As a word nerd, former employee of Random House and someone who has experienced the legacy of Robert Moses in my daily life on the streets of New York, the documentary film Turn Every Page is of particular interest. Its subjects are Pulitzer Prize-winner Robert Caro and Robert Gottlieb. Caro is author of the seminal The Power Broker, about urban planner Robert Moses, along with four volumes on Lyndon Johnson. Gottlieb, his Knopf editor of a half century, has worked with notable authors from Bill Clinton To Toni Morrison to Nora Ephron, and came up with the title to Joseph Heller’s legendary book (it would have been Catch-18 if not for Leon Uris’s Mila 18, which came out a few months before).
For those who watched virtual interviews with journalists, authors, pundits, etc during the first year plus of the pandemic, the one commonality shared by many on camera was the appearance of Caro’s The Power Broker prominently featured on the shelves behind them (the New York Times even wrote about this in May 2020). Weighing in at a not slight 1,246 pages, one can’t be certain all the talking heads have read it, but as a signifier, its value is clear.
After years spent on that tome, Caro turned his attention to the 36th President, with the guidance of Gottlieb; Caro had chosen Gottlieb for The Power Broker after going out to lunch with several prospective editors, because Gottlieb was the only one who didn’t tell him he could make Caro a lot of money. Instead, Gottlieb told him he would need to make a lot of cuts to the voluminous word count, and they did, to the tune of hundreds of thousands (350,000 from the original manuscript, more or less). The first volume came out in 1982, with the subsequent three published about every decade.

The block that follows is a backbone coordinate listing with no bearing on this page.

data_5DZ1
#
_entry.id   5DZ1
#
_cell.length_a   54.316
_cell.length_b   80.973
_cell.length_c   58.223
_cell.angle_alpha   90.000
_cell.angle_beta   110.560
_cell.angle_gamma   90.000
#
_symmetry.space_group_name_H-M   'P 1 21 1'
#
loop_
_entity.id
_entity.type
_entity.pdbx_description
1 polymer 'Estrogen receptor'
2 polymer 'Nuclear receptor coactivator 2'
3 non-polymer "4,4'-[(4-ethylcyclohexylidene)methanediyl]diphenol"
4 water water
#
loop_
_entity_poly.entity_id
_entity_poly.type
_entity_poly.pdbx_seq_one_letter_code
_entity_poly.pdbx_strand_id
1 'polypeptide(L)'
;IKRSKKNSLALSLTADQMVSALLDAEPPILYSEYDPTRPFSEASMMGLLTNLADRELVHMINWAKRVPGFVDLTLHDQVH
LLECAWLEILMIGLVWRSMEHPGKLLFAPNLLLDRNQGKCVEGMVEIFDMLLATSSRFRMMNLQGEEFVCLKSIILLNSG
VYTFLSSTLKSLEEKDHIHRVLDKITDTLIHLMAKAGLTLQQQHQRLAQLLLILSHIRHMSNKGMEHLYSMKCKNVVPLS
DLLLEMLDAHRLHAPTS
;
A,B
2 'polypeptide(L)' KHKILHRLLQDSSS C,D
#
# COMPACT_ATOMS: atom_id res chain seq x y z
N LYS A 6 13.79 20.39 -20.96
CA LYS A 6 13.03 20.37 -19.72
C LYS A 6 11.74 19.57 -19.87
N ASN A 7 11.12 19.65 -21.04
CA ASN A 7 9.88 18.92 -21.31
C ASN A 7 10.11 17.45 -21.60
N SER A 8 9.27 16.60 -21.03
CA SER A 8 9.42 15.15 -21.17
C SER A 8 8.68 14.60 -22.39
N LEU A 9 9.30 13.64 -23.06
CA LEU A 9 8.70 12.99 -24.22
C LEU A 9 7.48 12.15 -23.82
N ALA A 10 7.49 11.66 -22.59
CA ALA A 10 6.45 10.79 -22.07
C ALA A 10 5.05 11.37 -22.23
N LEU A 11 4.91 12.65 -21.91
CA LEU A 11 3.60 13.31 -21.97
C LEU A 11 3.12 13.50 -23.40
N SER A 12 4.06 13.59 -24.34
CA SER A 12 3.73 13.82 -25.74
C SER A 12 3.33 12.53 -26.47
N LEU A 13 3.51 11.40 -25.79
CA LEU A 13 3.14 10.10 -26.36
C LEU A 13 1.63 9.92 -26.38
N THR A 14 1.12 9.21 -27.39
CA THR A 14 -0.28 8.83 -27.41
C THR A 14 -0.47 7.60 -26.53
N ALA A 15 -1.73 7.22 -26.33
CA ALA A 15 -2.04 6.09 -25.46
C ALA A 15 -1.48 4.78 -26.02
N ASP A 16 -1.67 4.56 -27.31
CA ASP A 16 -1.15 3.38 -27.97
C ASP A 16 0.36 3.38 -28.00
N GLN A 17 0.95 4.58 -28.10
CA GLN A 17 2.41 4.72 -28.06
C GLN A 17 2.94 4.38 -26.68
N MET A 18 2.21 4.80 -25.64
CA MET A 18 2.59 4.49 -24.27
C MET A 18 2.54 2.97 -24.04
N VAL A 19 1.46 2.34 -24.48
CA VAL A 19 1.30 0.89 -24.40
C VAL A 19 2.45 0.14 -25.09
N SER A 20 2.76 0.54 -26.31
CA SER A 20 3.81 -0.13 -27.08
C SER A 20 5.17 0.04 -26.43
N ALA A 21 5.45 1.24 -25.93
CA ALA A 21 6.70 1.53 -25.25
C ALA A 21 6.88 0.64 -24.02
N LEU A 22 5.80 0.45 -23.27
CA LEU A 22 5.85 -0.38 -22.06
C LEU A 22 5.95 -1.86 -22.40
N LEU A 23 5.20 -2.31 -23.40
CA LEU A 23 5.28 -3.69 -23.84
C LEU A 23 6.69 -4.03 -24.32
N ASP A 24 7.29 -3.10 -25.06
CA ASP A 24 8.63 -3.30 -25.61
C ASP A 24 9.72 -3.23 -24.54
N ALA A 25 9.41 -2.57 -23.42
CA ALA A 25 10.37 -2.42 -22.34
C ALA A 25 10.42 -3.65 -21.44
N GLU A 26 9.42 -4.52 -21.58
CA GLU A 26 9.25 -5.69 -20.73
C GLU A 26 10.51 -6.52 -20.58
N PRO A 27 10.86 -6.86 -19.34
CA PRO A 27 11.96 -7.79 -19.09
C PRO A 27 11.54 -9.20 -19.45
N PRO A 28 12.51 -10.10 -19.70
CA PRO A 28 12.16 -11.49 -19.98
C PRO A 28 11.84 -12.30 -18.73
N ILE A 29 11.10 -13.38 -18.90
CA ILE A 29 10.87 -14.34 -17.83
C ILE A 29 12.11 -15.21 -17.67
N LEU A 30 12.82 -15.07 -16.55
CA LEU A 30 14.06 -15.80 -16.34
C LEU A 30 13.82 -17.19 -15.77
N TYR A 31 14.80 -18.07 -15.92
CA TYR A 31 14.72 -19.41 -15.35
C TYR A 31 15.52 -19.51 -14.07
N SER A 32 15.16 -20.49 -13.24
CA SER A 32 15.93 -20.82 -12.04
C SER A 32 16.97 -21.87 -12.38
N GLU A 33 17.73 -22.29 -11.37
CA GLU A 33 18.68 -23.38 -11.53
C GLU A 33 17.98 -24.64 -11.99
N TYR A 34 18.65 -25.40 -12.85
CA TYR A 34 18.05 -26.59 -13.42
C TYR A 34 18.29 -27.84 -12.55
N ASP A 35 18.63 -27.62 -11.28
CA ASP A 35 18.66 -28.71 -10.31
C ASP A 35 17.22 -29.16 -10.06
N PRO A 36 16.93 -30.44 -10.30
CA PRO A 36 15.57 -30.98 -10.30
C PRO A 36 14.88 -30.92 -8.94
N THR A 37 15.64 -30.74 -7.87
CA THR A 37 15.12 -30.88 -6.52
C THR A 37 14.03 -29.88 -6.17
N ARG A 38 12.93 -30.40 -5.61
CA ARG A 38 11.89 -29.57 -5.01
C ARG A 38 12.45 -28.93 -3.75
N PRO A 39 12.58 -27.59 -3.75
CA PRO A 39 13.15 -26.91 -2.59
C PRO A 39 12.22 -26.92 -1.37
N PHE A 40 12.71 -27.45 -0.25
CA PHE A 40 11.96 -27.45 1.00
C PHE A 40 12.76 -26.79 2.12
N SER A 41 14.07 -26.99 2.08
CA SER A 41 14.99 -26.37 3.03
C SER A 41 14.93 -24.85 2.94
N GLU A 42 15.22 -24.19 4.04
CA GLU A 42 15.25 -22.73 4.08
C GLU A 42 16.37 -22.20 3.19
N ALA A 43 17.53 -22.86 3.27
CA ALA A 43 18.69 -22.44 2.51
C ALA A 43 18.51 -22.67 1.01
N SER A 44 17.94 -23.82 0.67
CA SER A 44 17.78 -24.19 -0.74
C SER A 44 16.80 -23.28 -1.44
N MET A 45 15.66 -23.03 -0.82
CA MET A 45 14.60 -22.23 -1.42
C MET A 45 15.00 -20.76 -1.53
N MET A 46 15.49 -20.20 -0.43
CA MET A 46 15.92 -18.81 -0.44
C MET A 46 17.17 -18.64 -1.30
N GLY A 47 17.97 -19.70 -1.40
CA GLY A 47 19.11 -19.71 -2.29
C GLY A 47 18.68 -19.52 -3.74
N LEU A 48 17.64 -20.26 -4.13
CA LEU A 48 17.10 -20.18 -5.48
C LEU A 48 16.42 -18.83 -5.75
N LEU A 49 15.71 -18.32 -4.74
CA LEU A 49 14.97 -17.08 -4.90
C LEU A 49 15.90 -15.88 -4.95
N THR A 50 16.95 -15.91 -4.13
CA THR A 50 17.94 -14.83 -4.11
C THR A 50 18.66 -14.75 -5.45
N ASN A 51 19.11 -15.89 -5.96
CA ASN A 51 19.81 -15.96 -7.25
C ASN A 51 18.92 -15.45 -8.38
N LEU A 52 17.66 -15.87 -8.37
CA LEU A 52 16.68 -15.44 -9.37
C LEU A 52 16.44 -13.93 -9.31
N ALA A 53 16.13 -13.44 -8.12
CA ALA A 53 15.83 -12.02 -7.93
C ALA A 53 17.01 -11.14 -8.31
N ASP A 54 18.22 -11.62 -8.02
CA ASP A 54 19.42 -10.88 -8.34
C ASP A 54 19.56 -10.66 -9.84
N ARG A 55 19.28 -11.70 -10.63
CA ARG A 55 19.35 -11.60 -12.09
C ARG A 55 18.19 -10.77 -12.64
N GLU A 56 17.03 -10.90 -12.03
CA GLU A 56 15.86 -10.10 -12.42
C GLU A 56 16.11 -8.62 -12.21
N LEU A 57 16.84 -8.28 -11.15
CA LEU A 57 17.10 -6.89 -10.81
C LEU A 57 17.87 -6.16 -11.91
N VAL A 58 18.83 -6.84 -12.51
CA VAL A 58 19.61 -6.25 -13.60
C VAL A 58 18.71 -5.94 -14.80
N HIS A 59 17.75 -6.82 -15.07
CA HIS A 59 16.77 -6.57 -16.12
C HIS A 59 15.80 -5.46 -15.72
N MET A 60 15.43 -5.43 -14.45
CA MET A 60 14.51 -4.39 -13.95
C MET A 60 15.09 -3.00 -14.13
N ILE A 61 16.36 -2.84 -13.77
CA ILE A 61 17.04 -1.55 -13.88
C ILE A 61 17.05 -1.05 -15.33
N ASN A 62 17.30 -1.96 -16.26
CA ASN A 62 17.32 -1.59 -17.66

Helmed by Gottlieb’s daughter, Lizzie Gottlieb, the documentary was shot over the course of more than five years, after the duo initially refused to participate. Interestingly, she remarked early on that although many authors came to the family home throughout her childhood, Caro was never one of them. Her affection and warmth for her subjects is evident and that even though there’s a bit of an antagonism between the two men (there’s a whole segment on the strong feelings each has about Caro’s use of the semicolon), they’re both forthcoming, funny, charming, and most certainly, friends. And that they both want to finish the fifth volume before they run out of time (Caro is 87 and Gottlieb is 91) is keenly felt by them; but Caro, who keeps the new pages he writes every day in a stuffed cupboard above his refrigerator, doesn’t want to leave anything out or rush the last chapter.
Even as readers are on tenterhooks feverishly awaiting the arrival of the long percolating concluding volume (hilariously conveyed by host Conan O’Brien at a Q&A, telling the audience that no one was allowed to ask Caro because if anyone was going to get to, it would be O’Brien), we are gifted with this lovely portrait of this unique friendship between these two Jewish men, the craft of writing and the importance of investigative journalism. Whether you’re as obsessive about Caro as he is about LBJ or you’ve never read anything by him (I’m in the latter camp), you’ll find abundant pleasure in this fascinating portrait of editor and author.
Turn Every Page has a running time of 1 hour and 52 minutes. In theatres now.